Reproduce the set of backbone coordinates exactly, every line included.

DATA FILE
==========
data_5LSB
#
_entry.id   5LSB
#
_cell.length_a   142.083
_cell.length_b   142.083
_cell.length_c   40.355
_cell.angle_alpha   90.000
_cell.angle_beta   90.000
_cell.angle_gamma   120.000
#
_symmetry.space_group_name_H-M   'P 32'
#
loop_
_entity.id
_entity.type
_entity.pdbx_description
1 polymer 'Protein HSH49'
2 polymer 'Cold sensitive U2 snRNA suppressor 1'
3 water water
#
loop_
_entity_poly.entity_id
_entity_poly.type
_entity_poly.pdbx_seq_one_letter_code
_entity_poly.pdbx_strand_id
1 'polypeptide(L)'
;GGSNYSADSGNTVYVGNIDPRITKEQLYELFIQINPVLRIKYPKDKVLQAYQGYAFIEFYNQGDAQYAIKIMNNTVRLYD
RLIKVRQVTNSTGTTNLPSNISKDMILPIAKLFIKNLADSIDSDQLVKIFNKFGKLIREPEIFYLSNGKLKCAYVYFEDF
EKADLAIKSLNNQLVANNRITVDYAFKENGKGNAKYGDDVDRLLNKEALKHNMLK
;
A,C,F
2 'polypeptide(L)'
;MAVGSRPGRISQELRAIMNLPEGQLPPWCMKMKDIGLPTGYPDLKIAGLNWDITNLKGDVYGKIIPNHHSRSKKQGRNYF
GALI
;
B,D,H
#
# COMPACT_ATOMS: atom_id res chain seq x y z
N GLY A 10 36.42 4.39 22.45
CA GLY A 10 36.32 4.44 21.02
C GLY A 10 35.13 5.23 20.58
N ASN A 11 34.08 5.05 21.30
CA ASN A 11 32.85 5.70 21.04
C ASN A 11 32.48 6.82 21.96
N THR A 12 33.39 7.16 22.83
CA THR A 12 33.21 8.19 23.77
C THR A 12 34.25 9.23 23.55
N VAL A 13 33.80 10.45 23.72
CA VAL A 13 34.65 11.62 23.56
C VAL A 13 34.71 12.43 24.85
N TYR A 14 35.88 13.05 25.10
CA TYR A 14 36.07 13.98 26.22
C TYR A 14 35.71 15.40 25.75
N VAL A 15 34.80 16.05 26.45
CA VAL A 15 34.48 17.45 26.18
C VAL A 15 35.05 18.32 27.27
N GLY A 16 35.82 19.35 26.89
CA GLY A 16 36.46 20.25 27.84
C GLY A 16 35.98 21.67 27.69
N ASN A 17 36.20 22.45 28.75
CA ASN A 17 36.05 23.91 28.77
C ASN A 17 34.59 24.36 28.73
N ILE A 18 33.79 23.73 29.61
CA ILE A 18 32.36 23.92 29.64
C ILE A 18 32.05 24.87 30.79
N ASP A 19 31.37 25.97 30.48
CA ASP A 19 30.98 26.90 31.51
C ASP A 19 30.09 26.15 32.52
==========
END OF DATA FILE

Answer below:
data_5LSB
#
_entry.id   5LSB
#
_cell.length_a   142.083
_cell.length_b   142.083
_cell.length_c   40.355
_cell.angle_alpha   90.000
_cell.angle_beta   90.000
_cell.angle_gamma   120.000
#
_symmetry.space_group_name_H-M   'P 32'
#
loop_
_entity.id
_entity.type
_entity.pdbx_description
1 polymer 'Protein HSH49'
2 polymer 'Cold sensitive U2 snRNA suppressor 1'
3 water water
#
loop_
_entity_poly.entity_id
_entity_poly.type
_entity_poly.pdbx_seq_one_letter_code
_entity_poly.pdbx_strand_id
1 'polypeptide(L)'
;GGSNYSADSGNTVYVGNIDPRITKEQLYELFIQINPVLRIKYPKDKVLQAYQGYAFIEFYNQGDAQYAIKIMNNTVRLYD
RLIKVRQVTNSTGTTNLPSNISKDMILPIAKLFIKNLADSIDSDQLVKIFNKFGKLIREPEIFYLSNGKLKCAYVYFEDF
EKADLAIKSLNNQLVANNRITVDYAFKENGKGNAKYGDDVDRLLNKEALKHNMLK
;
A,C,F
2 'polypeptide(L)'
;MAVGSRPGRISQELRAIMNLPEGQLPPWCMKMKDIGLPTGYPDLKIAGLNWDITNLKGDVYGKIIPNHHSRSKKQGRNYF
GALI
;
B,D,H
#
# COMPACT_ATOMS: atom_id res chain seq x y z
N GLY A 10 36.42 4.39 22.45
CA GLY A 10 36.32 4.44 21.02
C GLY A 10 35.13 5.23 20.58
N ASN A 11 34.08 5.05 21.30
CA ASN A 11 32.85 5.70 21.04
C ASN A 11 32.48 6.82 21.96
N THR A 12 33.39 7.16 22.83
CA THR A 12 33.21 8.19 23.77
C THR A 12 34.25 9.23 23.55
N VAL A 13 33.80 10.45 23.72
CA VAL A 13 34.65 11.62 23.56
C VAL A 13 34.71 12.43 24.85
N TYR A 14 35.88 13.05 25.10
CA TYR A 14 36.07 13.98 26.22
C TYR A 14 35.71 15.40 25.75
N VAL A 15 34.80 16.05 26.45
CA VAL A 15 34.48 17.45 26.18
C VAL A 15 35.05 18.32 27.27
N GLY A 16 35.82 19.35 26.89
CA GLY A 16 36.46 20.25 27.84
C GLY A 16 35.98 21.67 27.69
N ASN A 17 36.20 22.45 28.75
CA ASN A 17 36.05 23.91 28.77
C ASN A 17 34.59 24.36 28.73
N ILE A 18 33.79 23.73 29.61
CA ILE A 18 32.36 23.92 29.64
C ILE A 18 32.05 24.87 30.79
N ASP A 19 31.37 25.97 30.48
CA ASP A 19 30.98 26.90 31.51
C ASP A 19 30.09 26.15 32.52